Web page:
cutting and using the sides of cardboard boxes and
writing on them with a heavy felt tip marking pen. Make it easy for your signs to be
seen and for people to read what's on them. About all you really need is great big
block letters reading "GARAGE SALE" with the street address and an arrow
pointing in that direction. Don't think for a minute that people driving by are going
to stop and read a lot of "stuff" you've written on your sign. You just want them to
see your sign and proceed in the direction necessary to reach the location of the
sale. They'll be moving by your sign too fast to see or read anything else you may
The ads you place, the bulletin
board announcements you post, and the signs you
put up will bring many people to your garage sale location. A lot of people will
drive by slowly and just look, but most will stop to browse around. But you still
have to contend with the huge number of people who just drive by without
stopping. So, let's talk about the "inside secrets" of drawing people into your sale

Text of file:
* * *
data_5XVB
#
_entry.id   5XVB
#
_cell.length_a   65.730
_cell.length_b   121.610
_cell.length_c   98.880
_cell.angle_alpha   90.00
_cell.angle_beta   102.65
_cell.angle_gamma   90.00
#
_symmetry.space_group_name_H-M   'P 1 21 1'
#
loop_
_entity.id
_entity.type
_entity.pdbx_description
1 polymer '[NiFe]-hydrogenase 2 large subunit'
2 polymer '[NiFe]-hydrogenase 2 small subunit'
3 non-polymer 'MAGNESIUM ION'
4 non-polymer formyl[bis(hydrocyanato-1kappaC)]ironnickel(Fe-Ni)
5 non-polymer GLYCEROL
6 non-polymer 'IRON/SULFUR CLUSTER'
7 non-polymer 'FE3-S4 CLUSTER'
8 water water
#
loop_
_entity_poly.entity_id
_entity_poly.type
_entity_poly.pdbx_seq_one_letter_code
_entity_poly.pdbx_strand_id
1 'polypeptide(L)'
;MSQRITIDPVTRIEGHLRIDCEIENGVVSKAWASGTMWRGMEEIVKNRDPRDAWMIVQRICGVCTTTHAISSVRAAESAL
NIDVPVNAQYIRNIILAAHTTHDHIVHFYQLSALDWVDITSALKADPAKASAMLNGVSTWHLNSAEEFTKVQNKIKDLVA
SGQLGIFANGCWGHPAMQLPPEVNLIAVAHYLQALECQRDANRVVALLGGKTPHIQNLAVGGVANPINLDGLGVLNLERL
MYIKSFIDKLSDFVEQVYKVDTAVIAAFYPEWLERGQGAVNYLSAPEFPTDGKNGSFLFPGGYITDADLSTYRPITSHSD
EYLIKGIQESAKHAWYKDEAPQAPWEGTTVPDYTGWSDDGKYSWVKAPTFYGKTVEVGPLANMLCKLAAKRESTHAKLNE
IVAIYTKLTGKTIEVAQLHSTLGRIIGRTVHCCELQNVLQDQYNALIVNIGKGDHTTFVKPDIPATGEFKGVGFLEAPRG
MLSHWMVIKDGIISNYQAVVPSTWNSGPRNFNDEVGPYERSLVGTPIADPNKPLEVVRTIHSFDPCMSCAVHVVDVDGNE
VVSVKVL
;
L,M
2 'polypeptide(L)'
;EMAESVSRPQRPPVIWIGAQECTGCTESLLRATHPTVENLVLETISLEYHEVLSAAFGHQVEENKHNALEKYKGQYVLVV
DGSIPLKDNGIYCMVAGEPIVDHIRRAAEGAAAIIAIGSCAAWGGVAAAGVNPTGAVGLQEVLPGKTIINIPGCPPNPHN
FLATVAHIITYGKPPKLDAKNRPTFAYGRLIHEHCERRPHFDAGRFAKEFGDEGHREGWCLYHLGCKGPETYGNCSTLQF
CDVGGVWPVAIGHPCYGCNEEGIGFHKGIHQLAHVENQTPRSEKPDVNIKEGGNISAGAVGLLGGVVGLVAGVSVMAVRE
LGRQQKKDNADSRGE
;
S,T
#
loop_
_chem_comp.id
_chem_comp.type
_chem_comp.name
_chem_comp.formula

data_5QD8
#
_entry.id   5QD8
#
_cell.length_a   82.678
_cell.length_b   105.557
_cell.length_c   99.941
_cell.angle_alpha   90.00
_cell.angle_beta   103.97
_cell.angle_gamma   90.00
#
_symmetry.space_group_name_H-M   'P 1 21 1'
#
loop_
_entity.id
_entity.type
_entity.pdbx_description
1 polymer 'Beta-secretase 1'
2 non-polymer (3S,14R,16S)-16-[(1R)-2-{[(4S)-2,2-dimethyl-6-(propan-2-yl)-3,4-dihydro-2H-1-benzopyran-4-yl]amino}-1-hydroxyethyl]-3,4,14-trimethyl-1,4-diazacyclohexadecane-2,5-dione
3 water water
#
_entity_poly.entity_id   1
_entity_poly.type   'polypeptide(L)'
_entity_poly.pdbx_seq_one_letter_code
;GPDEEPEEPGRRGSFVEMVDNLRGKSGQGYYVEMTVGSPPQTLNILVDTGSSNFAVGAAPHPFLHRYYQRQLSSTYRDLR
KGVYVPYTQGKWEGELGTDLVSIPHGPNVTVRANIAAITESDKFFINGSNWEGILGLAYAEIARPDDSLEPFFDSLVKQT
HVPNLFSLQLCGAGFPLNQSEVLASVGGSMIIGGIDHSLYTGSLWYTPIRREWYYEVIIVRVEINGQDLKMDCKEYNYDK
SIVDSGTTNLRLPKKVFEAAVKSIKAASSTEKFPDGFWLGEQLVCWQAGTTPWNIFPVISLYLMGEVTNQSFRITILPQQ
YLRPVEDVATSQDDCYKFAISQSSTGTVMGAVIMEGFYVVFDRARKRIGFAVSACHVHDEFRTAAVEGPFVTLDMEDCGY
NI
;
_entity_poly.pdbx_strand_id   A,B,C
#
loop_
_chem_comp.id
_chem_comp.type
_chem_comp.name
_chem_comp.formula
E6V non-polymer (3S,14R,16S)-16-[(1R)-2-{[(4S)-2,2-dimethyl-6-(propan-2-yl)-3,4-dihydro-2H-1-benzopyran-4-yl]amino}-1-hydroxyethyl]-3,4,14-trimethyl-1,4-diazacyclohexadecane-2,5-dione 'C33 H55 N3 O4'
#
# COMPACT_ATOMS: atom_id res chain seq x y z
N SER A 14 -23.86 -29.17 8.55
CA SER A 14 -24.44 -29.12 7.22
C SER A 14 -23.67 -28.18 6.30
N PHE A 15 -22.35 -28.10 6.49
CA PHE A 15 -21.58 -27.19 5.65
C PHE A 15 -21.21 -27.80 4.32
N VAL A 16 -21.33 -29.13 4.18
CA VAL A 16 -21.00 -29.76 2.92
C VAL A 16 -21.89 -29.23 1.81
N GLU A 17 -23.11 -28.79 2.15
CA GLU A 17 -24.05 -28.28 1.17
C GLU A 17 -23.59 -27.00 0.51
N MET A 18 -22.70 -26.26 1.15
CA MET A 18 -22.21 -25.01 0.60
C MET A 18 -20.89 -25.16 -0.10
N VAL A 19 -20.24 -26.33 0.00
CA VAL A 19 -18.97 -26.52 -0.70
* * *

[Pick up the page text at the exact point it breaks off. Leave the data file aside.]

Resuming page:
and the merchandising gimmicks that will result in the maximum number of sales
You must call attention to
your sale. Don't be shy, bashful or selfconscious about
letting everybody for miles around know that you're having a garage sale. If you
could afford to get the Goodyear Blimp to "hover" over your garage sale then by
all means you should do it!
Some sharp operators do the
next best thing. They rent miniature blimps, send
them up above the housetops, and tether them there on their sale days. Of
course, this giant balloon or miniature blimp has some sort of sign on the side of
it inviting people to your garage sale. This is one of the strongest available
advertising ideas for pulling traffic to a sale of any kind. For more details check
your local telephone directory to see if there is a local outlet for this kind of
advertising merchandise for rent.
You have to give your sale
some flair. Put some posts up across the front of your
property and run some twisted crepe paper between them. Better than crepe
paper, run brightly colored ribbons. Invest in some colorful pennants and fly them
from temporary flag poles. And don't forget the balloons! Make your garage sale
a fun kind of event, with clusters of balloons anchored to your display tables and
racks. Be sure to "float" them well above the heads of your customers as they're